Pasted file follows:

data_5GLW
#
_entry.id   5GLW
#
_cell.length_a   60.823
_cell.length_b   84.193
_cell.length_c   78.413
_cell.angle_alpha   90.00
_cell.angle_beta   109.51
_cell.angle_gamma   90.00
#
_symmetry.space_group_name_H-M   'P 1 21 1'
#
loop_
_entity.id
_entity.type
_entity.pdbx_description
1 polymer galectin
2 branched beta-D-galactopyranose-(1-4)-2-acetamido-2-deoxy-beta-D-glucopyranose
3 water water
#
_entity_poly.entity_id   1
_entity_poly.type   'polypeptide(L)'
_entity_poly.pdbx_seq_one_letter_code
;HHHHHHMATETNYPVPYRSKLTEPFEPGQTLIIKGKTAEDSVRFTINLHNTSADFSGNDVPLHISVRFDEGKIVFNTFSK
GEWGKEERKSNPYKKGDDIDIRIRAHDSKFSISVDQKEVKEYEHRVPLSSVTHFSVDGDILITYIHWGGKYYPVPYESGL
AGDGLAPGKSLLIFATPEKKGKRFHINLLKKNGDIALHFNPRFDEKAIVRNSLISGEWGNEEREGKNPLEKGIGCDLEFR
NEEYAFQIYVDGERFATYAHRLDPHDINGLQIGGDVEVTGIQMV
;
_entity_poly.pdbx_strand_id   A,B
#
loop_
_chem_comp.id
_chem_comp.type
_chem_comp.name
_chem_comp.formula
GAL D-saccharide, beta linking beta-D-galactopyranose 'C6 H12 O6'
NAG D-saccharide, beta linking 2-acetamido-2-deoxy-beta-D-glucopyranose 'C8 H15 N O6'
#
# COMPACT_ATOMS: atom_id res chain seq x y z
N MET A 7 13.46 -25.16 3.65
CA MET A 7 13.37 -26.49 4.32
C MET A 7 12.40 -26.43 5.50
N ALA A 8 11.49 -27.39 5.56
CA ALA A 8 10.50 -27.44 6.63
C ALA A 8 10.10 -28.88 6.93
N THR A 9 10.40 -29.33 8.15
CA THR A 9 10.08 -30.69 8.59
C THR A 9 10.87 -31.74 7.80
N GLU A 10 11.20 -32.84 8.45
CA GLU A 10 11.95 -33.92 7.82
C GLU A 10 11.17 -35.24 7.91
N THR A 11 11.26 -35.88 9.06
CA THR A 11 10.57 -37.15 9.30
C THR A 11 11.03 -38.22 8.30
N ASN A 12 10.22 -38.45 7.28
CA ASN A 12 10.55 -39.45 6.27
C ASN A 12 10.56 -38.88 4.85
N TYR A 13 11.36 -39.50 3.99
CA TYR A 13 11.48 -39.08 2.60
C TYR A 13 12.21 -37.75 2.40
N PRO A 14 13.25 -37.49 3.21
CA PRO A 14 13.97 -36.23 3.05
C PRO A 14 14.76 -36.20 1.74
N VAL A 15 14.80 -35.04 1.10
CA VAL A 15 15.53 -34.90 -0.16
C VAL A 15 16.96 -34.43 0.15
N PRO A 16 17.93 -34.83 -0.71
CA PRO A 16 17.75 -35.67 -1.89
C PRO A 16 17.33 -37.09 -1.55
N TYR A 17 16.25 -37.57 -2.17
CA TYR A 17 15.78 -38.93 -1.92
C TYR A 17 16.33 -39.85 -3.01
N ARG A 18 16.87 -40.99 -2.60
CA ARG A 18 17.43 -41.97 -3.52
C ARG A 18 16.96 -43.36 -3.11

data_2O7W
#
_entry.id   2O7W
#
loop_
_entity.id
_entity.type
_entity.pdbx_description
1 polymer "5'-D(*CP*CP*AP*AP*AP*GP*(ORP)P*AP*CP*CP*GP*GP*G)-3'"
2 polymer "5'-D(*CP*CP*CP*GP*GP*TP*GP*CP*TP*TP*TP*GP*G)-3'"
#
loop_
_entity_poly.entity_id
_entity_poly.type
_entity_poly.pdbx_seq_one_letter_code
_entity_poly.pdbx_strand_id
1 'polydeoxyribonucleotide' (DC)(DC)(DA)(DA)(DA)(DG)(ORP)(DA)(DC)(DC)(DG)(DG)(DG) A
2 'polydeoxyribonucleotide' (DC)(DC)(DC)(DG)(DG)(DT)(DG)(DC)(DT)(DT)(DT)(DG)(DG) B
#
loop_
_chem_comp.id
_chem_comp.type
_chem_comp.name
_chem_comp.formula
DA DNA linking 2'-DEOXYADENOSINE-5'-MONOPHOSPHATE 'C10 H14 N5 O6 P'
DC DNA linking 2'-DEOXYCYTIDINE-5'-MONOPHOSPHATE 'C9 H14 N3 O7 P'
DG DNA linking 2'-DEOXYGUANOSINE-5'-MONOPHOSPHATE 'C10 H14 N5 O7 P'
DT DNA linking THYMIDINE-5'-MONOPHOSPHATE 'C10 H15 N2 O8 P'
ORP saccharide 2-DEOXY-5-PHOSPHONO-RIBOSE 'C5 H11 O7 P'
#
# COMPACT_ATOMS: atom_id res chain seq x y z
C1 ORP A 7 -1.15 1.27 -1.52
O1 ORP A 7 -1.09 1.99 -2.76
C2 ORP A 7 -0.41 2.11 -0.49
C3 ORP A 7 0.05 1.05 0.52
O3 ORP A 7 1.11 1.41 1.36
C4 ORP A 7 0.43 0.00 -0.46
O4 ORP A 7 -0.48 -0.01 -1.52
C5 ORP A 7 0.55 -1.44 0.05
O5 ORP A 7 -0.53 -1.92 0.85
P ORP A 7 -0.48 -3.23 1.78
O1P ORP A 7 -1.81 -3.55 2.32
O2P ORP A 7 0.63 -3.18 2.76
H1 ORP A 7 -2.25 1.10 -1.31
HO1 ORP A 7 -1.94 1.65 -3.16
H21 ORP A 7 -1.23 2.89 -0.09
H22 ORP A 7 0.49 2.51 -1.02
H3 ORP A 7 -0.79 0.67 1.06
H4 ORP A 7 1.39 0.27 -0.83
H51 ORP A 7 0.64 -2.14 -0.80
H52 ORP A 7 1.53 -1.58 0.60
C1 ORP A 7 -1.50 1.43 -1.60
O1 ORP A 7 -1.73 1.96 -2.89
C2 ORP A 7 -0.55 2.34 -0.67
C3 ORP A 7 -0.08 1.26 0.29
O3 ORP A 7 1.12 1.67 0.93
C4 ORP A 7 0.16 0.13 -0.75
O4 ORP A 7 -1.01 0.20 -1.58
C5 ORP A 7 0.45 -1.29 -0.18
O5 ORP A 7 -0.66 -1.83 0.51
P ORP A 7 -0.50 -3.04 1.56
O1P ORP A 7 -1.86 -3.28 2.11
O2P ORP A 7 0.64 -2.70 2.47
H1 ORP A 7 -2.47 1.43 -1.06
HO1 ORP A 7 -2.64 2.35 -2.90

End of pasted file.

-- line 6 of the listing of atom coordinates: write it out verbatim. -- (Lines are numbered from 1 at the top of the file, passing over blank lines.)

_cell.length_b   84.193